Can people living abroad get a divorce in Poland?

Can people living abroad get a divorce in Poland?

In cases where a marriage was contracted in Poland but the spouses currently reside outside the country, meaning outside Poland, they have the option to pursue divorce abroad. However, the legal landscape in the foreign country may not always align with the favorable terms found in Polish law.

Under the provisions of the Polish Code of Civil Procedure, there are specific circumstances where divorce cases can be referred to Polish courts:

1. If both spouses recently lived in Poland and one still resides there;
2. If the spouse seeking divorce has resided in Poland for at least a year prior to initiating the legal proceedings;
3. If the spouse seeking divorce is a Polish citizen and has lived in Poland for at least six months directly before starting the legal proces;
4. If both spouses are Polish citizens, irrespective of their current residency.

It’s worth highlighting that Polish citizens have the option to file for divorce either before a Polish court or a court in a foreign jurisdiction.

However, if both spouses reside in Poland and are Polish citizens, the exclusive jurisdiction for divorce proceedings lies with the Polish court system.

Given that divorce proceedings can be conducted before a Polish court, the next question is how to initiate the process while residing abroad.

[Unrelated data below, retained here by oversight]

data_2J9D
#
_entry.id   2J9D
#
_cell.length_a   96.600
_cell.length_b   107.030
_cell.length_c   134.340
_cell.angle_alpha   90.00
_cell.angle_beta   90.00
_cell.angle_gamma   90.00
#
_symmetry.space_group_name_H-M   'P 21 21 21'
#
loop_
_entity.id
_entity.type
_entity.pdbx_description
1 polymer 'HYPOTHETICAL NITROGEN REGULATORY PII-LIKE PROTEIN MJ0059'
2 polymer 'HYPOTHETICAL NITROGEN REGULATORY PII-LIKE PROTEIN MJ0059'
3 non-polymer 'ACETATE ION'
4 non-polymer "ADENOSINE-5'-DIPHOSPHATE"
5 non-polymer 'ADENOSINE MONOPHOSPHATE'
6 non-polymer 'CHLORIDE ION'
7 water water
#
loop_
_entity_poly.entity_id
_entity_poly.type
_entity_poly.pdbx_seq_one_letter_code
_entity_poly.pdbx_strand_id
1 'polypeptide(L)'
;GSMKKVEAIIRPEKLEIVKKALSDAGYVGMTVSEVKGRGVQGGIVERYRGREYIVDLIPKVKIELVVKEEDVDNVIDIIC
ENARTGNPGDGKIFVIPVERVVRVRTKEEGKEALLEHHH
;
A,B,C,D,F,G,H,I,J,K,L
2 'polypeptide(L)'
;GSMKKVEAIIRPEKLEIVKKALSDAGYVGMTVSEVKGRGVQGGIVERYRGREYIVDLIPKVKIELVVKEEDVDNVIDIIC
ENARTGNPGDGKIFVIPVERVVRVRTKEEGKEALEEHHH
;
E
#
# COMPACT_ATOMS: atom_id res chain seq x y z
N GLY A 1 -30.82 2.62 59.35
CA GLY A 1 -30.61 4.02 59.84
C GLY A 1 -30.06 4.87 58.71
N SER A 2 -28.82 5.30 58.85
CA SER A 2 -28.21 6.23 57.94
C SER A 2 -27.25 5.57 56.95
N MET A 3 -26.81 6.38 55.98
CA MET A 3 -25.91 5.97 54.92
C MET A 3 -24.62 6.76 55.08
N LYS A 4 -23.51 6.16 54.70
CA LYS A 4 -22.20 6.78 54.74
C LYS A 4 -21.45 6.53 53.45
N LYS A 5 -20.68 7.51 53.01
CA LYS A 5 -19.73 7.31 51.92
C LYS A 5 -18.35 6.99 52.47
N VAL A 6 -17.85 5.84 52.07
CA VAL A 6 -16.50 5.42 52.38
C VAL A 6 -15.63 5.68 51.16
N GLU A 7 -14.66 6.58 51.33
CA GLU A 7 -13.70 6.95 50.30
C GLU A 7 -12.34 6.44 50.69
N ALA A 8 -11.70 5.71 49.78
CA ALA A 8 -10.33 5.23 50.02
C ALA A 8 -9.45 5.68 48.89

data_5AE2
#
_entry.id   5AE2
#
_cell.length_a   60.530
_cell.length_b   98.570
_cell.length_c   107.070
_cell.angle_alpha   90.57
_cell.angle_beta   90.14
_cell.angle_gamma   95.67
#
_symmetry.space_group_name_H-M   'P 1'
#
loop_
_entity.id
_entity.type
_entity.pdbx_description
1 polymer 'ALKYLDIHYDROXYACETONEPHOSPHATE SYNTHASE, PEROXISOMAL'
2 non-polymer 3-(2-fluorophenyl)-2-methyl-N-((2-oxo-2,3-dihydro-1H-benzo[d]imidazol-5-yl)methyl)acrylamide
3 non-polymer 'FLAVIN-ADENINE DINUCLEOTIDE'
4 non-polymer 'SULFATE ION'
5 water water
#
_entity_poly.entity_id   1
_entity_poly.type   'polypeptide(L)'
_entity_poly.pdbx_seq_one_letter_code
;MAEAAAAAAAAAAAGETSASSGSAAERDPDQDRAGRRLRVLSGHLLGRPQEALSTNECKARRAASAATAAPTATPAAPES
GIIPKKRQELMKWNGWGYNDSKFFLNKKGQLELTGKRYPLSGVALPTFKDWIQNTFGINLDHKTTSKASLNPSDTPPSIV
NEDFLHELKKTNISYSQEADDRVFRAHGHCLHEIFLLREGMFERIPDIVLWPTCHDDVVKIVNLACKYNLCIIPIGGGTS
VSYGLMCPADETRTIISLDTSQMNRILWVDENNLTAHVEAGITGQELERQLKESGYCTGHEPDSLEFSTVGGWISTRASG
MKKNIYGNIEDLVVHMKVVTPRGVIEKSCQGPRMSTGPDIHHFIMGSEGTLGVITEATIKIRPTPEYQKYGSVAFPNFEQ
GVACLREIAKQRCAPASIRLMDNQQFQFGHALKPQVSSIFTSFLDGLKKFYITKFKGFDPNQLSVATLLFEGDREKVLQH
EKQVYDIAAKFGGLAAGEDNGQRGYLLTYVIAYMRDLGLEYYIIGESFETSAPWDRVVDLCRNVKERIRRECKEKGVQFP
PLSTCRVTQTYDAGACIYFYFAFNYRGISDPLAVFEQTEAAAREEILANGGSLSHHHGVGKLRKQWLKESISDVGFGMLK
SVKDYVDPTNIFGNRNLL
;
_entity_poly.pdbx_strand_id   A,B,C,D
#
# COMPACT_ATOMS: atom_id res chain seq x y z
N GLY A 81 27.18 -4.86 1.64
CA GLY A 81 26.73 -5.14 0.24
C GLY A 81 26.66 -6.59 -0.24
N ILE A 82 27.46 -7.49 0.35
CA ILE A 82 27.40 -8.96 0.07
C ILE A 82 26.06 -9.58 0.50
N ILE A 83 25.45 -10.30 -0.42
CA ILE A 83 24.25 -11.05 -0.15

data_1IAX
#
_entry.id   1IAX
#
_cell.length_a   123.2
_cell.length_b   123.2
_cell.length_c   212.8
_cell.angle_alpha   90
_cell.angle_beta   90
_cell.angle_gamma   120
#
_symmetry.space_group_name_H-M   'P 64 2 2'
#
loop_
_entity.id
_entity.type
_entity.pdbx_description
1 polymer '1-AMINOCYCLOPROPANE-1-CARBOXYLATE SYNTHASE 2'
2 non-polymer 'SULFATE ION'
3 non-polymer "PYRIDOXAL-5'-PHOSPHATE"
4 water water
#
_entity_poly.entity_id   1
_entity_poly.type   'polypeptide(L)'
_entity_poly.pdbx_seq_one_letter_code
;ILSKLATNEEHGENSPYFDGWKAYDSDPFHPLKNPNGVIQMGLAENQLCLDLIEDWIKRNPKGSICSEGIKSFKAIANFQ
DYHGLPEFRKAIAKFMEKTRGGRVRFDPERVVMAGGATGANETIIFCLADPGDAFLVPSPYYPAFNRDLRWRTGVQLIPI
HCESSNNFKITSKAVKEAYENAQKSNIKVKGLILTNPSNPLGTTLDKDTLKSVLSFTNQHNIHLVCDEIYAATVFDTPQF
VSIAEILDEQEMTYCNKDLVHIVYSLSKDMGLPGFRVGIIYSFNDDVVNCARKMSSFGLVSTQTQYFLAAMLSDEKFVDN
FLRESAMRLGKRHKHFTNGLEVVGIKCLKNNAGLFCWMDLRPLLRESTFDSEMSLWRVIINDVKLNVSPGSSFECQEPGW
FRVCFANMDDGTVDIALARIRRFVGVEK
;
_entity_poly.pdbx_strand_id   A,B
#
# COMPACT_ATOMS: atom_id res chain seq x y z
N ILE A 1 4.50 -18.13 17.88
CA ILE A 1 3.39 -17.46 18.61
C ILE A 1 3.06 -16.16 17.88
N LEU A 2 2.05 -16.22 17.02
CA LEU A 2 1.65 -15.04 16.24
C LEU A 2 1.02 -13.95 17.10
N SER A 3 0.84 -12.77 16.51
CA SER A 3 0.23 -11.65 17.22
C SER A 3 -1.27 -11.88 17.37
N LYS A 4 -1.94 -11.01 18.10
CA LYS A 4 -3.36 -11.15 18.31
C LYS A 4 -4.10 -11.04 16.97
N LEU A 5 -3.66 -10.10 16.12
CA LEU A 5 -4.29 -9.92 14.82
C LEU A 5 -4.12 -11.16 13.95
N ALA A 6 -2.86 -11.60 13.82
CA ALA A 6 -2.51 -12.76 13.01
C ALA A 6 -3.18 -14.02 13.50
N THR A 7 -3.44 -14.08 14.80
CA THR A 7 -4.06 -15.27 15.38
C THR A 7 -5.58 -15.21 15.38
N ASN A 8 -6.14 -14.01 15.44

According to the Code of Civil Procedure, a divorce petition should be submitted to the District Court (in Polish: Sąd Okręgowy). However, in cases where the divorcing spouses reside outside of Poland, it’s necessary to obtain designation of the competent court by the Supreme Court. Practically, the petition includes a request for a specific District Court to apply to the Supreme Court for designation as competent to handle the divorce case.

Regarding participation in court proceedings, both spouses are typically required to attend hearings. Failure to appear at the initial hearing may result in the suspension of proceedings. In exceptional circumstances, such as severe illness or one spouse’s overseas presence, the court may proceed with the questioning of only one spouse. Subsequent attendance at scheduled hearings may be waived if legal representation is appointed to act on behalf of the party.

Alternatively, parties may opt for a remote hearing, facilitated by technological means for distant participation with live audio and video transmission. The temporary introduction of remote session possibilities into the legal framework was in response to the COVID-19 pandemic, but it’s possible these provisions will persist beyond the pandemic’s conclusion.

Furthermore, it’s important to note that parties residing abroad are obligated to appoint a representative in Poland for the service of legal correspondence, such as a lawyer or a family member.

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